- Captain Albert's Blog -

Stories from the Sea, Past and Present

24 June 2010; Tilbury, England.

The approach to the estuary of the river Thames is something that would give a computer a headache. Ships are coming and going to and from every direction and they all descend on a little area called NE Spit pilot station, to either embark or disembark the pilot. Then there are numerous ships, such as regular ferries and ro-ro boats who have pilot dispensation and come racing by without having to stop at all. That makes the approach an interesting puzzle and one that needs concentration and focus on collision avoidance. Hence I am normally on the bridge before we enter this area to give a helping hand to the navigator or to take over when it becomes particularly hair raising. (The latter I tried to avoid at all cost, as I do not have that much hair left to start with)

As I wanted to go for a 4 am Pilot onboard time in order to dock at 8 am, it meant that I was on the bridge by 3 am. By that time we were on a nice and reduced speed and could slow down quickly if needed, without upsetting the chief engineer. The ships engines are always ready to maneuver but when you run at full sea speed, it is better that you slow down gradually so the engine temperature can adjust to the lesser output needed. If you pull the engines back at full sea speed; the engineers can get very excited. So every navigator tries to avoid that.

This morning we only had one ship to contend with, which was also going to the pilot station and it was a big gas tanker. The pilot station advises in which sequence the pilots will board ships and the ships are supposed to line up accordingly. As our tanker was first, I was quite happy to get out of his way and line up behind him. Pilot boats normally like a little bit of speed when coming alongside and the average boarding speed is about 6 – 8 knots at most pilot stations. Our gas tanker however had decided to stop in the water and he was the recipient of some remarks indicating that the pilot boat driver did not agree with that. I did not see a problem here this time, there was almost no wind and the sea was nearly flat. Normally a bit of speed helps to “glue” the pilot boat alongside when there are waves and thus provide a stable boarding platform for the pilot. We had our pilot onboard a few minutes later and we at once on our way to Tilbury. With running at full maneuvering speed (16 knots) that takes about 3.5 hours, including slowing down when going over the shallows (to reduce squat) and when passing construction work on the river to reduce wake). Dubai Ports is building a new container terminal about 2 hours up river and that terminal is supposed to steal some business away from Felixstowe and Southampton. So we slowed down and had a good look at the Dutch Dredgers spouting up soil ground to create a flat area for the container podium. I believe the whole thing has to be finished by 2012.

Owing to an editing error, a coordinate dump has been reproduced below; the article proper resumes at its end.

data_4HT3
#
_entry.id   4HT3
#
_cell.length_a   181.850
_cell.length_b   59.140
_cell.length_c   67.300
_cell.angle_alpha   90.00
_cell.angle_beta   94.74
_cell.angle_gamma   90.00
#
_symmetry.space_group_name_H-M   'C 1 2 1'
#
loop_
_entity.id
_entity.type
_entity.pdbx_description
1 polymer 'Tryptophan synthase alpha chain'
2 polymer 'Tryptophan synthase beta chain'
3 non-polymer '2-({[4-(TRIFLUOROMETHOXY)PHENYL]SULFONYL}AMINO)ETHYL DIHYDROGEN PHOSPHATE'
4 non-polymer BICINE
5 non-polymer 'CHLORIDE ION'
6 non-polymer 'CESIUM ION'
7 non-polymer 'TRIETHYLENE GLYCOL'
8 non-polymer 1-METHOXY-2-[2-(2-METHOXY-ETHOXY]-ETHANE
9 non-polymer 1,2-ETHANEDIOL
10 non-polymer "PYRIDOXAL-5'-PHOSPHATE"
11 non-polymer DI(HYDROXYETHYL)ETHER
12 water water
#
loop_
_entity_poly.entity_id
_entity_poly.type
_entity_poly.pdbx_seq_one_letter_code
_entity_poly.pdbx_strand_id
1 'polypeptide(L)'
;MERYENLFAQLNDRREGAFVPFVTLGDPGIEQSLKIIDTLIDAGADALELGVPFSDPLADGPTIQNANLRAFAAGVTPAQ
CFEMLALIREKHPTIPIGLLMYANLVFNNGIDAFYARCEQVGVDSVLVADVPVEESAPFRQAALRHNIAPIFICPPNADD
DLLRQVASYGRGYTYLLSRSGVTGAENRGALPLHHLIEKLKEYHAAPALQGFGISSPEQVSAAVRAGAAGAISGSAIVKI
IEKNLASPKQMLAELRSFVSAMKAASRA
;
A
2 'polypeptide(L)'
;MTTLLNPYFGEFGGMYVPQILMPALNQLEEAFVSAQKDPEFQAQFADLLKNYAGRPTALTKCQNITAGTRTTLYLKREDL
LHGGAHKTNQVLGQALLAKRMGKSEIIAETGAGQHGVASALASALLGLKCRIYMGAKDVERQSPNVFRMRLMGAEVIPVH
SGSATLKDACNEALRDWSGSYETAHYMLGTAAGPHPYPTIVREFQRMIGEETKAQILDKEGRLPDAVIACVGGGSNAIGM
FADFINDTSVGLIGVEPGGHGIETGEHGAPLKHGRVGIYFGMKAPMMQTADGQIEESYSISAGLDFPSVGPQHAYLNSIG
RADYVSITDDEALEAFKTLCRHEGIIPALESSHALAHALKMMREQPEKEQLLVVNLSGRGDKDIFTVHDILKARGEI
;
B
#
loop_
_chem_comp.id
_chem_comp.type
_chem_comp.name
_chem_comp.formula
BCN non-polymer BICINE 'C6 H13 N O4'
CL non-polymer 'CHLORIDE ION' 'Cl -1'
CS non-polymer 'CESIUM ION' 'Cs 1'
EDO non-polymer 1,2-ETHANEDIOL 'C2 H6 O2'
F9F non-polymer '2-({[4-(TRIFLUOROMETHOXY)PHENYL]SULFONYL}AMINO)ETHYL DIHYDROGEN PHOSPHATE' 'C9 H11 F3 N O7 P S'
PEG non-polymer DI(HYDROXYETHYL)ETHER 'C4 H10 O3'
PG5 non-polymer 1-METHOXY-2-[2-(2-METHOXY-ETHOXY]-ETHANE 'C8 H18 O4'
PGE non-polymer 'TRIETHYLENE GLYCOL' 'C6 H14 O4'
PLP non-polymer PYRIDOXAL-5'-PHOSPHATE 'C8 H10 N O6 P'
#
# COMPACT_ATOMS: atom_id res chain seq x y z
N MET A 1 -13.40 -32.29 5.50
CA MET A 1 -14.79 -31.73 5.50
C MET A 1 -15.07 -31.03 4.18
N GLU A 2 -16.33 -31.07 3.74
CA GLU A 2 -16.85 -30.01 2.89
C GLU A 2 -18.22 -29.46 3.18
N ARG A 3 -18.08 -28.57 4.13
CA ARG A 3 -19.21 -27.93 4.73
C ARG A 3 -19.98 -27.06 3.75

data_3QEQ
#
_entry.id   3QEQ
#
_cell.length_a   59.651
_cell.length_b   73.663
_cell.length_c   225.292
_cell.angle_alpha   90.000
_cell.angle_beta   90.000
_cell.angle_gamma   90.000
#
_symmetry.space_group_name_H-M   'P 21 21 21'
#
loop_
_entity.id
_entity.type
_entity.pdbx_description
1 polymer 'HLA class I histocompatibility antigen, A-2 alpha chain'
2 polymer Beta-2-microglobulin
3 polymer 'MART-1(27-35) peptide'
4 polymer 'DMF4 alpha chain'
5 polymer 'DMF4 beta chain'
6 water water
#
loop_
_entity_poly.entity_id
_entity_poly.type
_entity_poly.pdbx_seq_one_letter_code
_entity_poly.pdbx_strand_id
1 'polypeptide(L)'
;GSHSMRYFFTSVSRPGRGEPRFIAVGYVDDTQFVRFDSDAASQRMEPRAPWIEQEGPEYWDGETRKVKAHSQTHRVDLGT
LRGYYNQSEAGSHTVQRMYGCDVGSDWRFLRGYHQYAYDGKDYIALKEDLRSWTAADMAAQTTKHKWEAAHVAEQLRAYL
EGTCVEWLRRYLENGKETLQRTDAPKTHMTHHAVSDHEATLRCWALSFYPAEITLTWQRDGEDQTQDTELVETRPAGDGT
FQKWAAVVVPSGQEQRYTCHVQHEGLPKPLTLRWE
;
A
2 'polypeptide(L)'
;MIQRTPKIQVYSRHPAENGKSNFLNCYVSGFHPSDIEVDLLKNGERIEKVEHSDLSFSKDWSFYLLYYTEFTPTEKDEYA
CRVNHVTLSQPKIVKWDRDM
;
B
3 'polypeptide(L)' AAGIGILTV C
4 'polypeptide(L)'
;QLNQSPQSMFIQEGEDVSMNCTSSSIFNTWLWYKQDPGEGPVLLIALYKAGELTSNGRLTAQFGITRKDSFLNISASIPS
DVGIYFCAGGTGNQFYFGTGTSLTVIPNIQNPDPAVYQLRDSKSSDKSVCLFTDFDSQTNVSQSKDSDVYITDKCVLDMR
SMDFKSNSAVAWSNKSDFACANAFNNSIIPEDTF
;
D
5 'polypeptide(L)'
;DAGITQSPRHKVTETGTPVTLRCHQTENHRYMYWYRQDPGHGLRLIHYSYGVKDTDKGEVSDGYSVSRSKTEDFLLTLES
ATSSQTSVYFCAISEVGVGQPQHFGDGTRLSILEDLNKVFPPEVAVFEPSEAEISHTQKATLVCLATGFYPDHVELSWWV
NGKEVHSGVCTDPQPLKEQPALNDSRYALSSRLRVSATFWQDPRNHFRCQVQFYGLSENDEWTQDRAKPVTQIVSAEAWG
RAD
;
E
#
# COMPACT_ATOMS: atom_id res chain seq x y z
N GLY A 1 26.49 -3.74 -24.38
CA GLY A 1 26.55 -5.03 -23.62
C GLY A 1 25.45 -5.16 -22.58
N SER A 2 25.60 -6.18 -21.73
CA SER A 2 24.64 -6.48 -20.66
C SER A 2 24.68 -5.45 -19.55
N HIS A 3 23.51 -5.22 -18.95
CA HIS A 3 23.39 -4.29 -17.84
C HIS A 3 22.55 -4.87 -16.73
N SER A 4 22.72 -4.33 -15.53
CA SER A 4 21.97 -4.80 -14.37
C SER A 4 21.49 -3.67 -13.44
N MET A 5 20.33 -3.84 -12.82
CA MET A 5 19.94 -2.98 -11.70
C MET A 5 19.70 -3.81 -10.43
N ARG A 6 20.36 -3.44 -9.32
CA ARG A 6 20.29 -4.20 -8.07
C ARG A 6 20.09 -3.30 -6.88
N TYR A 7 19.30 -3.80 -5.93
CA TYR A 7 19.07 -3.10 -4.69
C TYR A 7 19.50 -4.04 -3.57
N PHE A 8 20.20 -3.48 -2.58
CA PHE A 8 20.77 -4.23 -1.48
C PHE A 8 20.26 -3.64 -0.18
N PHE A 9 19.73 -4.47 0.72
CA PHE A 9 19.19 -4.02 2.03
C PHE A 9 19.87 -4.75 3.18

With a glorious sun rising above the Essex County side and no more than a gentle breeze blowing over the river, we arrived off the dock. With the flooding tide, the preferred way of docking is portside alongside with the nose into the tide and that meant swinging around in the river. That is quite a peculiar maneuver as you try to swing the ship around in place, while the current is pushing you up river and the breeze tries to play with the funnel at the same time. So it is a sort of balancing act of getting the ship lined up with the dock, while being pushed away and at the same time trying to stop the ship by stemming the current when nearing the correct position. The Harbourmaster put out a nice board with “bridge” on it and that is where the bridge has to be lined up with. Then there is the assistant Harbour master who counts down the meters until the gangway is in position and then there is the security officer in the gangway door, who does the same in feet.

The pilots who see this many a time, normally like to stand back and hope for a laugh, but he was disappointed this time. I had my own mark from last time, so I just stopped there and the assistant Harbour master came quickly to an agreement with the security officer about how many feet there were in a meter; so the consensus was that the ship was in position without having the “bow to go three feet forward and the stern to go three feet aft” …at the same time, as sometimes happens.

Just after 8 am the immigration officers stepped onboard and as the procedure went very quickly so by 10 am all guests were cleared and could go ashore. That was the official arrival time, so it had been worth while to arrive a bit earlier. We will stay here until Saturday afternoon 2 pm. Today is go-ashore day for the guests of this cruise which is now ending, tomorrow is change over day and then Saturday morning is sightseeing time for the newly embarked guests. The weather is supposed to stay dry and warm for the coming three days.


  1. Robert Pressrich

    June 25, 2010 at 10:06 pm

    Dear Captain Albert,
    I am anxiously looking forward to joining you on the Prinsendam in Amsterdam on July 9. I met you very briefly three years ago in Tampa as a shore side employee when you were in charge of the Veendam doing the “milk run to Belize” as you called it. Ofcourse read your blog back then so I would know how the week was and would often surprise returning passengers with the details as tho I had been there with them. By the way, they moved the American Victory WWII ship over a little so it isn’t protruding as much as when you were there.
    Robert P

  2. I am curious if the water intake also needs to be restricted in Tilsbury as it is when visiting Greenwich/the Thames.

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